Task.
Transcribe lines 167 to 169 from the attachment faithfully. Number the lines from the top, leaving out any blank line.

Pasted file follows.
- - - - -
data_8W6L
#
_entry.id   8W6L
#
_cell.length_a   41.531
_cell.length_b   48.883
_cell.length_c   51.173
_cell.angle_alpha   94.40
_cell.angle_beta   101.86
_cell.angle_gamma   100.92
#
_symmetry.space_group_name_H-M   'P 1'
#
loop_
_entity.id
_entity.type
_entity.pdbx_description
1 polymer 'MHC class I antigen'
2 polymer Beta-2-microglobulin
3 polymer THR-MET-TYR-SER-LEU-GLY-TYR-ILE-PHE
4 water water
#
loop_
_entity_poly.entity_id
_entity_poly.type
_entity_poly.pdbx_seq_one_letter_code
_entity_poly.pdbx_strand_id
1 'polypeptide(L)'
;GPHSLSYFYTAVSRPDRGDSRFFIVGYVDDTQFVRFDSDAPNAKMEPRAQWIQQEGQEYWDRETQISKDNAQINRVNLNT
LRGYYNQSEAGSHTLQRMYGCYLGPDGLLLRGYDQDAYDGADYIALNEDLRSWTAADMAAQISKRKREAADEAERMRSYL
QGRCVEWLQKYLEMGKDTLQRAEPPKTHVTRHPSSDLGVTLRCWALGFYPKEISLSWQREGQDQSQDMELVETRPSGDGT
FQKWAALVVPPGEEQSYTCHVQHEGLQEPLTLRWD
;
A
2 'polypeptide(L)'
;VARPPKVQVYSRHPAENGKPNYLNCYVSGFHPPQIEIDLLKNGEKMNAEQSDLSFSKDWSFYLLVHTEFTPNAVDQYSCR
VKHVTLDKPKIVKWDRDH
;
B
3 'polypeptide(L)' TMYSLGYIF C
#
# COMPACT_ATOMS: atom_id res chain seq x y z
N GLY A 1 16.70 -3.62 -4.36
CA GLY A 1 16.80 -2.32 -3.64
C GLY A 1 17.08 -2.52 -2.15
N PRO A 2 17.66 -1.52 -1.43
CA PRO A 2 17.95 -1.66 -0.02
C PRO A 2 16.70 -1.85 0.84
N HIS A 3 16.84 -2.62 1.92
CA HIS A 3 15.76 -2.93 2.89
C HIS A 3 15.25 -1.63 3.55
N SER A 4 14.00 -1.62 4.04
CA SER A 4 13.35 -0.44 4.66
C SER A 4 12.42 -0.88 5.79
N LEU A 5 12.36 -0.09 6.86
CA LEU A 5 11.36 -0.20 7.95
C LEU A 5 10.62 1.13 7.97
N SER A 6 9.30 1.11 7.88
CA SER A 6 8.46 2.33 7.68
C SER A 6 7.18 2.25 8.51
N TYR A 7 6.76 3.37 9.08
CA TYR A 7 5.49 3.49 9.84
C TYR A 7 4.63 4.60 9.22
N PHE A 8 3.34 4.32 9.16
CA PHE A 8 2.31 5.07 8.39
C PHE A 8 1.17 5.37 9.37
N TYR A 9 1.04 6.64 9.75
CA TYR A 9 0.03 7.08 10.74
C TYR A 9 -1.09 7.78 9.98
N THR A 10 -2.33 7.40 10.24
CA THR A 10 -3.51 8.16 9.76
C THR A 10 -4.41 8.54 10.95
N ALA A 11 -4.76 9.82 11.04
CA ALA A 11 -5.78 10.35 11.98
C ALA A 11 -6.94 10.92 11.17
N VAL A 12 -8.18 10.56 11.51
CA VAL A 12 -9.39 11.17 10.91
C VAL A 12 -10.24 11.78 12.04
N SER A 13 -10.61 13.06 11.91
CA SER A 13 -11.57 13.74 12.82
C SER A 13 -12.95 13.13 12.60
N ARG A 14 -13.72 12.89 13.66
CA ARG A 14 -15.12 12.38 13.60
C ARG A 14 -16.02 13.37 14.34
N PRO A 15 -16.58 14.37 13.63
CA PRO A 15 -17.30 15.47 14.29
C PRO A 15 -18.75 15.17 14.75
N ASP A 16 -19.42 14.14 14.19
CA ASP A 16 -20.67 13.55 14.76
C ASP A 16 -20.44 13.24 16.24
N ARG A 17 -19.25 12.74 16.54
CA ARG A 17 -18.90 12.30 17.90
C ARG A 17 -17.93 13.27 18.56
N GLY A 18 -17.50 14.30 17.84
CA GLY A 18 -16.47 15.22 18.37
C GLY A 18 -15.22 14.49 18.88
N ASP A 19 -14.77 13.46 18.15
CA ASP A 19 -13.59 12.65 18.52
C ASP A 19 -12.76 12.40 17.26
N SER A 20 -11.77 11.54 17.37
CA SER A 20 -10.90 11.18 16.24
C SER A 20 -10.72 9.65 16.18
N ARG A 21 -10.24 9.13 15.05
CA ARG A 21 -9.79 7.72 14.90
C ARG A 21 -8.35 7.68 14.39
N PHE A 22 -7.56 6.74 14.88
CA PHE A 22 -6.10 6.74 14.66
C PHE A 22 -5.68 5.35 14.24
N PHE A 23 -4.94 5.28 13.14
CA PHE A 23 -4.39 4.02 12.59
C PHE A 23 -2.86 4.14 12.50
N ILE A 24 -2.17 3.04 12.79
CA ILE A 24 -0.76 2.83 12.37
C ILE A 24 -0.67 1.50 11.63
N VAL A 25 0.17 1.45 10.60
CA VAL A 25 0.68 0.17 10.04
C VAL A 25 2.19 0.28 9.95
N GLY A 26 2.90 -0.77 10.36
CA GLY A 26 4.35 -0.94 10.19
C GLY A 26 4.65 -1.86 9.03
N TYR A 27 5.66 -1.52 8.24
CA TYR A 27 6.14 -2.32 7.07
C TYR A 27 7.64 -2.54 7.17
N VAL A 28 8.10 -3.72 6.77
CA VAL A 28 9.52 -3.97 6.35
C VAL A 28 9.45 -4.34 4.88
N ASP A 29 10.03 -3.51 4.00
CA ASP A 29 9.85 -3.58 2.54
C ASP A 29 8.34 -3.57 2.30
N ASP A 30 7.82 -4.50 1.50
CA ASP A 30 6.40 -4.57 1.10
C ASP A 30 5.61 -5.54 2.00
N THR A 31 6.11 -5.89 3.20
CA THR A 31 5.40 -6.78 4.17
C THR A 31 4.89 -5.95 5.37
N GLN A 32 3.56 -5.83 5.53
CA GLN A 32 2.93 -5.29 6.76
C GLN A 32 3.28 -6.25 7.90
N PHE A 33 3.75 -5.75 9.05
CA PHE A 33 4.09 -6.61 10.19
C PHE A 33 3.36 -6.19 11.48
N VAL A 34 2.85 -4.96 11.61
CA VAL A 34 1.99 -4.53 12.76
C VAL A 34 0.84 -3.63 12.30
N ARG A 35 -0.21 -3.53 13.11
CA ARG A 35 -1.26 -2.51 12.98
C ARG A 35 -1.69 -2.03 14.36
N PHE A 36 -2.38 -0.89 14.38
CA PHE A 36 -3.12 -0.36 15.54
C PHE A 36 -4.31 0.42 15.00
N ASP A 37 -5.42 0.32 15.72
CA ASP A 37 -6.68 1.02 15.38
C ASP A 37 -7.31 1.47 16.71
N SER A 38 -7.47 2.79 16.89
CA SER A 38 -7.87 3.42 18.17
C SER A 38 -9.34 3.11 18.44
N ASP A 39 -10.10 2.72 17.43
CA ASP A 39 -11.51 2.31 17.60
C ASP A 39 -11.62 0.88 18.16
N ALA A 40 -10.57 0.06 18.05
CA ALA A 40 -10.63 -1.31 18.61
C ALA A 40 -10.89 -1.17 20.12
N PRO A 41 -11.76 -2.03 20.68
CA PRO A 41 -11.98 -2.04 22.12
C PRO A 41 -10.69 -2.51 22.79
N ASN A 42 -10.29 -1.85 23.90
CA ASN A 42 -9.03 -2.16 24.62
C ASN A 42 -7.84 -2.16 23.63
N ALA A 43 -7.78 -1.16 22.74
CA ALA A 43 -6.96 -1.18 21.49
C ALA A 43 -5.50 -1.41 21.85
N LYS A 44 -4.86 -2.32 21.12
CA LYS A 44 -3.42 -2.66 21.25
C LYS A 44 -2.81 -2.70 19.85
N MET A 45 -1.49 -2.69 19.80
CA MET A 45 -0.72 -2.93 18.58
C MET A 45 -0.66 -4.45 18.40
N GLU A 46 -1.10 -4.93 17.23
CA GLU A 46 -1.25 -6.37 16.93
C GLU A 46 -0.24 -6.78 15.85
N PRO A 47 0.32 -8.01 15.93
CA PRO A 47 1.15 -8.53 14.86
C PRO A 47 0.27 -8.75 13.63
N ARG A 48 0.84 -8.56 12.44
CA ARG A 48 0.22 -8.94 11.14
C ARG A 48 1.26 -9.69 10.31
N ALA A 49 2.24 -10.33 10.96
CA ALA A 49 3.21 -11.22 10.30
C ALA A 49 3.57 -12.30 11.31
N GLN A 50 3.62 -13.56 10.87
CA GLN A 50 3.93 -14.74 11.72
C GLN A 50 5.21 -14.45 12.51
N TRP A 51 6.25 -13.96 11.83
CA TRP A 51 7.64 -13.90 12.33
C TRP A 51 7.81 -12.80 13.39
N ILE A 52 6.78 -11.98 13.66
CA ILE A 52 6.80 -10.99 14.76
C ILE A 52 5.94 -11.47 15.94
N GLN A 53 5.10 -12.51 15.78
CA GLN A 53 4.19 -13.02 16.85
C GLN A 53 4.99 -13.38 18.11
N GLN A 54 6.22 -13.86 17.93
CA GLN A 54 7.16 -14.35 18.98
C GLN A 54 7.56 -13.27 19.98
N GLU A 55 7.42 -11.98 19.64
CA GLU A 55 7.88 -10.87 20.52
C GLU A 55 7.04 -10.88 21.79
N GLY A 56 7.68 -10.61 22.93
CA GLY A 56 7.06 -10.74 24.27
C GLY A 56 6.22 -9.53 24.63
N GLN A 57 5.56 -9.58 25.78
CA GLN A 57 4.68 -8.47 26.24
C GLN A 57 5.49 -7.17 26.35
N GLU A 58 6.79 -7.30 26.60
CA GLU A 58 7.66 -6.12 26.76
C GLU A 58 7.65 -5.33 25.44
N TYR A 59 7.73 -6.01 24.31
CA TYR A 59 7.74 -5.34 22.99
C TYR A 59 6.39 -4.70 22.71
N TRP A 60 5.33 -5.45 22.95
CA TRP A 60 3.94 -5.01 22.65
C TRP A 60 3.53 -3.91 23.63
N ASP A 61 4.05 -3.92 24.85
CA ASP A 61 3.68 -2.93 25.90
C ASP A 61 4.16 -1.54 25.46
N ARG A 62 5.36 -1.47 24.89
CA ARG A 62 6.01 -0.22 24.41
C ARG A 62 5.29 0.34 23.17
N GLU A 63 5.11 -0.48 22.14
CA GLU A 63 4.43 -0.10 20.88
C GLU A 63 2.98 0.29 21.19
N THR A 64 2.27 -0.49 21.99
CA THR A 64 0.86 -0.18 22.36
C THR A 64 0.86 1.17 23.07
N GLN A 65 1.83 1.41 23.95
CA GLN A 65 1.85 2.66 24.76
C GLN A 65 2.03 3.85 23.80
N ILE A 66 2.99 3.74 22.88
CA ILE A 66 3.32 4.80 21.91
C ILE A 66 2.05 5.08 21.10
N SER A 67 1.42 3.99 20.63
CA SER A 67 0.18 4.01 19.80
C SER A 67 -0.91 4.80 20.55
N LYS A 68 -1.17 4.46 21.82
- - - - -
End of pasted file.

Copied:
CA ASN A 42 -9.03 -2.16 24.62
C ASN A 42 -7.84 -2.16 23.63
N ALA A 43 -7.78 -1.16 22.74